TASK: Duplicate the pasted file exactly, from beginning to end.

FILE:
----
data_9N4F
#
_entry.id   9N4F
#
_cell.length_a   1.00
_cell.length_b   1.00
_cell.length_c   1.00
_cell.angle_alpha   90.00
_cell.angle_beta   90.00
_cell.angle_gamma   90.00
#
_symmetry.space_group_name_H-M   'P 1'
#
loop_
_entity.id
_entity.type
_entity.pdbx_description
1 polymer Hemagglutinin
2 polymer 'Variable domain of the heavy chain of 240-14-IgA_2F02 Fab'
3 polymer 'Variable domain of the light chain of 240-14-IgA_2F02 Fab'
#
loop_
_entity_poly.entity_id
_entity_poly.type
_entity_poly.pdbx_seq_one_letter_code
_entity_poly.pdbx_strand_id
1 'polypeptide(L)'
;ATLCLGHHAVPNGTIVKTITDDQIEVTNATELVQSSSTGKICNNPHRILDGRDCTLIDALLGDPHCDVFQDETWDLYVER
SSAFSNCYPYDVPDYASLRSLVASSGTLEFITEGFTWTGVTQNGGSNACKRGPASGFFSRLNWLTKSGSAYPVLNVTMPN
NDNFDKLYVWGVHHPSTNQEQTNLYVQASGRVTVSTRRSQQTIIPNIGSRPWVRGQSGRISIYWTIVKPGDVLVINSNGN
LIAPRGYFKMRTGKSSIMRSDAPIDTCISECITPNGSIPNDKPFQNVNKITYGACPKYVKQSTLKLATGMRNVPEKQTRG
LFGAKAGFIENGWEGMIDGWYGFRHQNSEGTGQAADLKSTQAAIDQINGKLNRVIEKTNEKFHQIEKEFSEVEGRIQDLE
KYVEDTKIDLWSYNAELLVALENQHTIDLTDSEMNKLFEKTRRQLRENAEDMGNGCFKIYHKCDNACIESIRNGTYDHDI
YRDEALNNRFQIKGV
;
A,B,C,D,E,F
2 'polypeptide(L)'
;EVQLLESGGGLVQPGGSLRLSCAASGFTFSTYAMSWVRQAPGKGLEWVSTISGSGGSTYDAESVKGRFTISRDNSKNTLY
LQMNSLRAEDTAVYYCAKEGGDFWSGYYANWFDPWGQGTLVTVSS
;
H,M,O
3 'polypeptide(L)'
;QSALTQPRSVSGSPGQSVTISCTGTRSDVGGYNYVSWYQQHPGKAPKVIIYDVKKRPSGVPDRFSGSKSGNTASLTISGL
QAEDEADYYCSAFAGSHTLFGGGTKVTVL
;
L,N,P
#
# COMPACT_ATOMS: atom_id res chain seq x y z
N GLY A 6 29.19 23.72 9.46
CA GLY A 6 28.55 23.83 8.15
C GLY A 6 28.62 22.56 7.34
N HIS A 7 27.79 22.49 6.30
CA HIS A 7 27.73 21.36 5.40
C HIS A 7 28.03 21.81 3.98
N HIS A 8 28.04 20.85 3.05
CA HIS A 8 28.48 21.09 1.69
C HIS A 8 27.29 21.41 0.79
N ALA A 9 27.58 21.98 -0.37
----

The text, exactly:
data_9N4F
#
_entry.id   9N4F
#
_cell.length_a   1.00
_cell.length_b   1.00
_cell.length_c   1.00
_cell.angle_alpha   90.00
_cell.angle_beta   90.00
_cell.angle_gamma   90.00
#
_symmetry.space_group_name_H-M   'P 1'
#
loop_
_entity.id
_entity.type
_entity.pdbx_description
1 polymer Hemagglutinin
2 polymer 'Variable domain of the heavy chain of 240-14-IgA_2F02 Fab'
3 polymer 'Variable domain of the light chain of 240-14-IgA_2F02 Fab'
#
loop_
_entity_poly.entity_id
_entity_poly.type
_entity_poly.pdbx_seq_one_letter_code
_entity_poly.pdbx_strand_id
1 'polypeptide(L)'
;ATLCLGHHAVPNGTIVKTITDDQIEVTNATELVQSSSTGKICNNPHRILDGRDCTLIDALLGDPHCDVFQDETWDLYVER
SSAFSNCYPYDVPDYASLRSLVASSGTLEFITEGFTWTGVTQNGGSNACKRGPASGFFSRLNWLTKSGSAYPVLNVTMPN
NDNFDKLYVWGVHHPSTNQEQTNLYVQASGRVTVSTRRSQQTIIPNIGSRPWVRGQSGRISIYWTIVKPGDVLVINSNGN
LIAPRGYFKMRTGKSSIMRSDAPIDTCISECITPNGSIPNDKPFQNVNKITYGACPKYVKQSTLKLATGMRNVPEKQTRG
LFGAKAGFIENGWEGMIDGWYGFRHQNSEGTGQAADLKSTQAAIDQINGKLNRVIEKTNEKFHQIEKEFSEVEGRIQDLE
KYVEDTKIDLWSYNAELLVALENQHTIDLTDSEMNKLFEKTRRQLRENAEDMGNGCFKIYHKCDNACIESIRNGTYDHDI
YRDEALNNRFQIKGV
;
A,B,C,D,E,F
2 'polypeptide(L)'
;EVQLLESGGGLVQPGGSLRLSCAASGFTFSTYAMSWVRQAPGKGLEWVSTISGSGGSTYDAESVKGRFTISRDNSKNTLY
LQMNSLRAEDTAVYYCAKEGGDFWSGYYANWFDPWGQGTLVTVSS
;
H,M,O
3 'polypeptide(L)'
;QSALTQPRSVSGSPGQSVTISCTGTRSDVGGYNYVSWYQQHPGKAPKVIIYDVKKRPSGVPDRFSGSKSGNTASLTISGL
QAEDEADYYCSAFAGSHTLFGGGTKVTVL
;
L,N,P
#
# COMPACT_ATOMS: atom_id res chain seq x y z
N GLY A 6 29.19 23.72 9.46
CA GLY A 6 28.55 23.83 8.15
C GLY A 6 28.62 22.56 7.34
N HIS A 7 27.79 22.49 6.30
CA HIS A 7 27.73 21.36 5.40
C HIS A 7 28.03 21.81 3.98
N HIS A 8 28.04 20.85 3.05
CA HIS A 8 28.48 21.09 1.69
C HIS A 8 27.29 21.41 0.79
N ALA A 9 27.58 21.98 -0.37